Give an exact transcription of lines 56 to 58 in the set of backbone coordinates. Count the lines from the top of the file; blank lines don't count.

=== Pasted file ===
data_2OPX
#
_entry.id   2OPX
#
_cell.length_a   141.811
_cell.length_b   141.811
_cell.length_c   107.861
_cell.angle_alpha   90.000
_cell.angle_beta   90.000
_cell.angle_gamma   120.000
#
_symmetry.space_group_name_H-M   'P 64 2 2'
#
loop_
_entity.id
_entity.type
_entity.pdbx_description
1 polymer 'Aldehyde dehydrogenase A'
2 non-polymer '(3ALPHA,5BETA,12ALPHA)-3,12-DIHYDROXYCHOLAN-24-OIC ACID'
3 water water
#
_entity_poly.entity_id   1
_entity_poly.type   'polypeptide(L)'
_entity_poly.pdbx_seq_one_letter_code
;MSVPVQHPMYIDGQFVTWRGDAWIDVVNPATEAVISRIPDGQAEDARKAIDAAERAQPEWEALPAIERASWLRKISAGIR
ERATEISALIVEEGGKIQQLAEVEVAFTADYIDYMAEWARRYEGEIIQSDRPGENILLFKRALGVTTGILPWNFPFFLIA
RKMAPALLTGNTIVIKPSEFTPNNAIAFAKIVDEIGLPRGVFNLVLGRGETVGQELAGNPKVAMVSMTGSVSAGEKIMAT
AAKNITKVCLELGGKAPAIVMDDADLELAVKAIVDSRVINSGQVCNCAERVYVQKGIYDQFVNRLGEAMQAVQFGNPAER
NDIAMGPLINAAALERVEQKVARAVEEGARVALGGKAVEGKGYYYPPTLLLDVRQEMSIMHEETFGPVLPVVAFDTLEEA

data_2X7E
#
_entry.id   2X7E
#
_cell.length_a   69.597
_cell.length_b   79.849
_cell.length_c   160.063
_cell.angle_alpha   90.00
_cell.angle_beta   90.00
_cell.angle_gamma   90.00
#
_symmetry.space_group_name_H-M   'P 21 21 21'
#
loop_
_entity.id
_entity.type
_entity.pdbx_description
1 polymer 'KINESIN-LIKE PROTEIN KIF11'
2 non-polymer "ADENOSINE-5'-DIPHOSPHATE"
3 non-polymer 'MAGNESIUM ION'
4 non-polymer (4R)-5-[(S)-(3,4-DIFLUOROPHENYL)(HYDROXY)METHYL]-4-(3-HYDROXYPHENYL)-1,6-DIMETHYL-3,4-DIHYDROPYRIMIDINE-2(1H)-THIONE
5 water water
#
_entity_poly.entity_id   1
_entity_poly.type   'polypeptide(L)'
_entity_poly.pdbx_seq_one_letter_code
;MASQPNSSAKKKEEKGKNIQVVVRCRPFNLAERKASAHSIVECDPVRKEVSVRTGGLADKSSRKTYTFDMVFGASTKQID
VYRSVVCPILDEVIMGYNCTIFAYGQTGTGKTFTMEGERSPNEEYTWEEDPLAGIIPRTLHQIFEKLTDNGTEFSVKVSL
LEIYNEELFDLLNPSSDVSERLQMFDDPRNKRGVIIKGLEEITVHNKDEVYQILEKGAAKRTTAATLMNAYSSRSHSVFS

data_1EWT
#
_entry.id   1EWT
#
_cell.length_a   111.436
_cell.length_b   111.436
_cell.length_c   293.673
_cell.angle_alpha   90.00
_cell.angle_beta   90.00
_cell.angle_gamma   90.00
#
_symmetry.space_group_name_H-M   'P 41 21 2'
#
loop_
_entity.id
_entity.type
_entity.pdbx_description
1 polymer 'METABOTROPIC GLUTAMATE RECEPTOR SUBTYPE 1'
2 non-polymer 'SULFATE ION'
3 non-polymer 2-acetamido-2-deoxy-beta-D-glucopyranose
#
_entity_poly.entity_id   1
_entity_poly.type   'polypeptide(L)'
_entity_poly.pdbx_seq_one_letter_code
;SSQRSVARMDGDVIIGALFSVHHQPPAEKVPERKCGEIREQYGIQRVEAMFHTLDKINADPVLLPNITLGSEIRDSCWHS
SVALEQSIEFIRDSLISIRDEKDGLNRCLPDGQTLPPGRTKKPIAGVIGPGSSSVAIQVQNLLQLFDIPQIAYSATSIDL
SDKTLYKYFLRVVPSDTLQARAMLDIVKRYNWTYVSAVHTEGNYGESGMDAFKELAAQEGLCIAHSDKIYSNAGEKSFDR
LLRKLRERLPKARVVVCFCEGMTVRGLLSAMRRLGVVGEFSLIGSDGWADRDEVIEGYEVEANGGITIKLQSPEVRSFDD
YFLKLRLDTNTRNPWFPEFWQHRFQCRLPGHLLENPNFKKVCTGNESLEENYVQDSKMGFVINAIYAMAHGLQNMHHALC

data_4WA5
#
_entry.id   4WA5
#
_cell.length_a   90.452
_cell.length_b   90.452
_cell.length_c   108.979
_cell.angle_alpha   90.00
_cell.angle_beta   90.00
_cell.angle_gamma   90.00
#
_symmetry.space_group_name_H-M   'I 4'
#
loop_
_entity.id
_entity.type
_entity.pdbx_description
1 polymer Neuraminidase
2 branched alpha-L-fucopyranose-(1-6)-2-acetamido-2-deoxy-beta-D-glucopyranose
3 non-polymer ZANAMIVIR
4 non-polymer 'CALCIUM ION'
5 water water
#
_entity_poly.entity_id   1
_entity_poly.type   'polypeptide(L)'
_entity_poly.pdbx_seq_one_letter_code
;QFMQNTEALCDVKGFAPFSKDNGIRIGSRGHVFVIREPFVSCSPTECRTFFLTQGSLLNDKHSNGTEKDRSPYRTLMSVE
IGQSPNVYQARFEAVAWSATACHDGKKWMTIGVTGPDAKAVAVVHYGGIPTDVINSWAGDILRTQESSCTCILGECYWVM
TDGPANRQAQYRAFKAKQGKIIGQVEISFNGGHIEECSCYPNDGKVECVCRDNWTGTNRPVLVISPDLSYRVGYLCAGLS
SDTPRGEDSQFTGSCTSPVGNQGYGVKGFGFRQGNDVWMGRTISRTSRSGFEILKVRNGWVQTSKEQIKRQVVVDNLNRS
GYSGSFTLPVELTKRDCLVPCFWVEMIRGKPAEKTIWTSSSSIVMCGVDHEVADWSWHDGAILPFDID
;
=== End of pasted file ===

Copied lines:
;MASQPNSSAKKKEEKGKNIQVVVRCRPFNLAERKASAHSIVECDPVRKEVSVRTGGLADKSSRKTYTFDMVFGASTKQID
VYRSVVCPILDEVIMGYNCTIFAYGQTGTGKTFTMEGERSPNEEYTWEEDPLAGIIPRTLHQIFEKLTDNGTEFSVKVSL
LEIYNEELFDLLNPSSDVSERLQMFDDPRNKRGVIIKGLEEITVHNKDEVYQILEKGAAKRTTAATLMNAYSSRSHSVFS